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P-59 Airacomet

From Academic Kids

Bell XP-59
Image:XP-59.jpg
Description
RoleFighter
Crewone, pilot
Dimensions
Length11.63 m38 ft 2 in
Wingspan13.87 m45 ft 6 in
Height3.76 m12 ft 4 in
Wing area35.9 m²386 ft²
Weights
Empty3,600 kg7,940 lb
Maximum5,760 kg12,700 lb
Powerplant
Engine2x General Electric I-A turbojets
Thrust12.5 kN2,800 lbf
Performance
Maximum speed664 km/h413 mph
Range386 km240 miles
Service ceiling14,080 m46,200 ft
Rate of Climb975 m/min3,200 ft/min
Armament
GunsNone
P-59A - 1x 37 mm cannon
3x .50 cal (12.7 mm) machine guns

The Bell P-59 was a fighter aircraft built in the United States during World War II. Its prototype, the XP-59 became the first jet-powered aircraft to fly in the US on October 1 1942. The type was produced in small numbers, but its performance was so unremarkable that the USAAF cancelled the contract when less than half of the aircraft ordered had been produced. No P-59s were ever sent into combat.

USAAF Major General Henry H. Arnold became aware of the United Kingdom's jet program when he attended a demonstration of the Gloster E.28/39 in April 1941. He requested, and was given, the plans for the aircraft's powerplant, which he took back to the US. On September 4, he offered General Electric a contract to produce American version of the engine. On the following day, he approached Lawrence Bell to build a fighter to utilize it. Bell agreed and set to work on producing three prototypes. As a disinformation tactic, the USAAF gave the project the designation P-59, which had previously been allocated to a completely unrelated Bell fighter project that had been cancelled. The design was finalized on January 9, 1942, and construction began. In March, long before the prototypes were completed, an order for thirteen YP-59 pre-production machines was added to the contract.

On September 12 1942, the first XP-59 arrived at Muroc Army Air Field (today, Edwards Air Force Base) in California for testing. While being handled on the ground, the aircraft was fitted with a dummy propeller to disguise its true nature. The aircraft first became airborne during high-speed taxiing tests on October 1 with Bell test pilot Robert Stanley at the controls, although the first official flight was made by Col Laurence Craigie the next day. Over the following months, tests on the three XP-59s revealed a multitude of problems including poor engine response and reliability (common shortcomings of all early turbojets) and performance that was far below expectations. Nevertheless, even before delivery of the YP-59s in June 1943, the USAAF ordered 80 production machines, designated P-59A Airacomet.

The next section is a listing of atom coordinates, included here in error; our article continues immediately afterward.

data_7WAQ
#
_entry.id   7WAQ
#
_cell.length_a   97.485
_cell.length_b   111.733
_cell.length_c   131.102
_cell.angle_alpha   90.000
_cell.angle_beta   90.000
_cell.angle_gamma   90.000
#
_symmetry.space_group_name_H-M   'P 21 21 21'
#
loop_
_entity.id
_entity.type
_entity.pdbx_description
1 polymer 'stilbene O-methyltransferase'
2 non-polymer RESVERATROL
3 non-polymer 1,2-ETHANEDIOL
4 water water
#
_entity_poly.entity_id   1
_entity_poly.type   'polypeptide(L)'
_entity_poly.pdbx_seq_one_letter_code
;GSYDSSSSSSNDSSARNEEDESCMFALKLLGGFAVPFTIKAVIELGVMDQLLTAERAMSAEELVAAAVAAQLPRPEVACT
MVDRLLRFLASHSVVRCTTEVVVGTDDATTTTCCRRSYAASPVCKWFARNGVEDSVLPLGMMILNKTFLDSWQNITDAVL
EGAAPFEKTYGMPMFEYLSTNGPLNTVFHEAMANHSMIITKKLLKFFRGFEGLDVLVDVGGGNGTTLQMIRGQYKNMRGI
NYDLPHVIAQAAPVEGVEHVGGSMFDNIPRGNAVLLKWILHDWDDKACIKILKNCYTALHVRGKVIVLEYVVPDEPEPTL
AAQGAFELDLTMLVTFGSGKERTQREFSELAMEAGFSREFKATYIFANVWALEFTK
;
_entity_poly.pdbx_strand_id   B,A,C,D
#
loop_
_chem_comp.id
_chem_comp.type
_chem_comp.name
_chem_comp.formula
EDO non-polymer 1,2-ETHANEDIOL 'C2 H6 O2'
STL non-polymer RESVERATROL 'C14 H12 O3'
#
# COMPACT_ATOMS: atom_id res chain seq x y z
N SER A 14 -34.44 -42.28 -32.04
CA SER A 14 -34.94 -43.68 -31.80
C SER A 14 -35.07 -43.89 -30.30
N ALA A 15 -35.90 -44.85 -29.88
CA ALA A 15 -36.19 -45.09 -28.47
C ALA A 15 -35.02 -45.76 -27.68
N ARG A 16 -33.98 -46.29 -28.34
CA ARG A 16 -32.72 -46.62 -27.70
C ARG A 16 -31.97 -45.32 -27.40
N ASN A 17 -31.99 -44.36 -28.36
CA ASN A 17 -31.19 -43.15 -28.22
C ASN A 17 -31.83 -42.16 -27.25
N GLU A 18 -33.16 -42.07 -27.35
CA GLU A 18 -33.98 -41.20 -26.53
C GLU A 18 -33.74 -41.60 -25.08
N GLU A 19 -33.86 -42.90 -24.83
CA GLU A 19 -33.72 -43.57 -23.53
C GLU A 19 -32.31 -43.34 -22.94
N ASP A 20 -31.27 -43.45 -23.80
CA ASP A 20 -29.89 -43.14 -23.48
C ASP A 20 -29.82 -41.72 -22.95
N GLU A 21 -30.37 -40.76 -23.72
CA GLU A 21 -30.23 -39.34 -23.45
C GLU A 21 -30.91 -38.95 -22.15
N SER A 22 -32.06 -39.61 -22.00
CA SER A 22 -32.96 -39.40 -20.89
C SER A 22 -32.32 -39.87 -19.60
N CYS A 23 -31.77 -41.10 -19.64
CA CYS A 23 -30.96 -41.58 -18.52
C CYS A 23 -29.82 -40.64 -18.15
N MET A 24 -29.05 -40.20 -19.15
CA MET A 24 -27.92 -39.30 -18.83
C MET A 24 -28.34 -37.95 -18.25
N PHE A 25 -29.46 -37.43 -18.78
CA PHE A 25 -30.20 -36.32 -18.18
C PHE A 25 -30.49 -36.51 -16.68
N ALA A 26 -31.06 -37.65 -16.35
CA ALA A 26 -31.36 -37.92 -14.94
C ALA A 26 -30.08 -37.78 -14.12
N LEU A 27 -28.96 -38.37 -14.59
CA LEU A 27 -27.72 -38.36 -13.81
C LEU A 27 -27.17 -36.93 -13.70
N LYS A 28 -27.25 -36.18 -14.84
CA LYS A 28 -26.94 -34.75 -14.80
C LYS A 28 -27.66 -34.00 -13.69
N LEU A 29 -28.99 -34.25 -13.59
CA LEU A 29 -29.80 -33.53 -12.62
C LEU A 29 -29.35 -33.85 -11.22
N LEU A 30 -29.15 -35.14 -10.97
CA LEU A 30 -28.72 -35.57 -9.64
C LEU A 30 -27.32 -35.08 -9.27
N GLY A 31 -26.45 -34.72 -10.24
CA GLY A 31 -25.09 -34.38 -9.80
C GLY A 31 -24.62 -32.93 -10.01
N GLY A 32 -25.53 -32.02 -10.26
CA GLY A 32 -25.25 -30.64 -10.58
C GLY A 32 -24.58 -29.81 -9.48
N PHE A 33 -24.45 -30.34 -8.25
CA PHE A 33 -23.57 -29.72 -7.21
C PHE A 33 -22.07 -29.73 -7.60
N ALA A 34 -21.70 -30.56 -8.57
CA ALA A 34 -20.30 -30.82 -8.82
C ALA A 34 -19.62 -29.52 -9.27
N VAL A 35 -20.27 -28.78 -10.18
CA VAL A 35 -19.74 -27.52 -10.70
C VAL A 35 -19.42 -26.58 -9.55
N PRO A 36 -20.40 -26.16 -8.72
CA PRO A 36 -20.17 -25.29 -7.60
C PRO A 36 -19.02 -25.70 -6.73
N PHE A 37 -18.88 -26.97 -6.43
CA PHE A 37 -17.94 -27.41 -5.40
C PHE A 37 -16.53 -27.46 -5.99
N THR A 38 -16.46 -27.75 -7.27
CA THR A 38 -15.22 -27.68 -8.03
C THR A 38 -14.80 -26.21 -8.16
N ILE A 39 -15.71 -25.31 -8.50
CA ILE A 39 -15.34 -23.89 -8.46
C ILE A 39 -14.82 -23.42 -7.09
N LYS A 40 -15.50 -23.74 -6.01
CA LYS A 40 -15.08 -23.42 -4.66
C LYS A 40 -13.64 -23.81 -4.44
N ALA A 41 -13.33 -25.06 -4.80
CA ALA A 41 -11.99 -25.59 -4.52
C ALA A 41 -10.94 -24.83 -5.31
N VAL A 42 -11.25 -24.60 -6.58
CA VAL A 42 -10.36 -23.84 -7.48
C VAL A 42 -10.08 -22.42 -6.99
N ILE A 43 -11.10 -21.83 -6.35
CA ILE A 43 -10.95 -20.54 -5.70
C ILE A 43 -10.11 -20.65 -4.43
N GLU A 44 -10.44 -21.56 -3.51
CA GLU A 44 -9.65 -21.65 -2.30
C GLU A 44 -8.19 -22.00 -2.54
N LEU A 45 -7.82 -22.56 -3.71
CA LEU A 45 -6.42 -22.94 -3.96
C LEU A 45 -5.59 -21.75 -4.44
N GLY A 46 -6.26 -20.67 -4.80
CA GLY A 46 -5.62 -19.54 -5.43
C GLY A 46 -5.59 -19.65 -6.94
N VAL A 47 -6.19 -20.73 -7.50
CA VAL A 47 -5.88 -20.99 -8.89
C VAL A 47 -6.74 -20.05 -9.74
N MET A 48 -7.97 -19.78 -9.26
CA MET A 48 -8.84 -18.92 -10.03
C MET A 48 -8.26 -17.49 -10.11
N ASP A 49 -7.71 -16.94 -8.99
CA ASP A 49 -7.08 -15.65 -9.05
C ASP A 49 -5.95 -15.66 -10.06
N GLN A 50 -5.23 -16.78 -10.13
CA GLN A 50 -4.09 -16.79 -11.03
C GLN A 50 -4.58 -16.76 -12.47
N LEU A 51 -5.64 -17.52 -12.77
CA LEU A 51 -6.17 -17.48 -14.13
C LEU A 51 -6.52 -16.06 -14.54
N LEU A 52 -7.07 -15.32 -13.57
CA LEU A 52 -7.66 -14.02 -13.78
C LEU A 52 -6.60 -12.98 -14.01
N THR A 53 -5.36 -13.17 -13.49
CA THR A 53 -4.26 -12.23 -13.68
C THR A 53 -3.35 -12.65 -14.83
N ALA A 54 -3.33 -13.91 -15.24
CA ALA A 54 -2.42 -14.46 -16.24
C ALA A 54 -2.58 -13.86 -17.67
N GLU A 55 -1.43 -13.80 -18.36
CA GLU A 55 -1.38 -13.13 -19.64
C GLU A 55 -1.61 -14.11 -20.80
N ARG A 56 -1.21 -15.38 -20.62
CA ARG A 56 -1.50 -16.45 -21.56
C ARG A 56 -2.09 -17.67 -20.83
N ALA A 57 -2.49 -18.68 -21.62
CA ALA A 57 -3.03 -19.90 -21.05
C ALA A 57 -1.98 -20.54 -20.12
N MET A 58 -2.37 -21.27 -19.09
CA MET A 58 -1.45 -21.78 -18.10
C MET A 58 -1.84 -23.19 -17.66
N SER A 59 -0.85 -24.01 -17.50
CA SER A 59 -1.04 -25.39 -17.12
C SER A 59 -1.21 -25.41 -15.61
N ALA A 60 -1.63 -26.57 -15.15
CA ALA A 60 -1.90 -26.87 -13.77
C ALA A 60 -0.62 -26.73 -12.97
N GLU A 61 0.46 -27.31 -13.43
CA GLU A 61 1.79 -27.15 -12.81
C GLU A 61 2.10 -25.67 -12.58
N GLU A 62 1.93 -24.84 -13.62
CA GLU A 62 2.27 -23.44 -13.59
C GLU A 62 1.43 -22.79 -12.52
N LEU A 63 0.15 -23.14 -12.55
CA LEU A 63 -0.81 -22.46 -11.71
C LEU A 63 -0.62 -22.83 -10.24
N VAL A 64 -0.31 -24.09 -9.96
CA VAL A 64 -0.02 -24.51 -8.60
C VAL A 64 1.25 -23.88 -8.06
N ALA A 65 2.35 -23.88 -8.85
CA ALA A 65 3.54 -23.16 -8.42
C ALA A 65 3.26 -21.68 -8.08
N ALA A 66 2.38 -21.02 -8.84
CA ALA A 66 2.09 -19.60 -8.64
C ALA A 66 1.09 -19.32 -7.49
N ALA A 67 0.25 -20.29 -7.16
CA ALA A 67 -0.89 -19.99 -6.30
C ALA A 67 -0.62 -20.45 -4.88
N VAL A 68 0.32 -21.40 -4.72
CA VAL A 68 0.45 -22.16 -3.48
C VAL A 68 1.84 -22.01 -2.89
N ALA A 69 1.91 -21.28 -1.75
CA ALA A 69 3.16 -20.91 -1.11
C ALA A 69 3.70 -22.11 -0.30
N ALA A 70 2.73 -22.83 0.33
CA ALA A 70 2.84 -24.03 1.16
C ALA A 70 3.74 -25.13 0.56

The YP-59 had a more powerful engine than its predecessor, but the improvement in its performance was negligible. One of these aircraft was supplied to the RAF in exchange for a Gloster Meteor. British pilots found that the aircraft compared very unfavourably to the locally produced jets that they were already flying. Three were also delivered to the USN where they were evaluated as the YF2L-1 but quickly found completely unsuitable for carrier operations.

Faced with their own ongoing difficulties, the USAAF cancelled the P-59A after only thirty aircraft had been completed. While the P-59 was not a great success, the type did give the USAAF experience with the operation of jet aircraft in preparation for the more advanced types that would shortly become available.


Related content
Related Development
Similar Aircraft
Designation Series

XP-56 - XP-57 - XP-58 - P-59 - P-60 - P-61 - XP-62

Related Lists List of military aircraft of the United States
List of fighter aircraft
List of World War II jet aircraft

Reference

  • William Green (1961). War Planes of the Second World War - Fighters, (Vol 4). London: MacDonald

External links



Lists of Aircraft | Aircraft manufacturers | Aircraft engines | Aircraft engine manufacturers

Airports | Airlines | Air forces | Aircraft weapons | Missiles | Timeline of aviation

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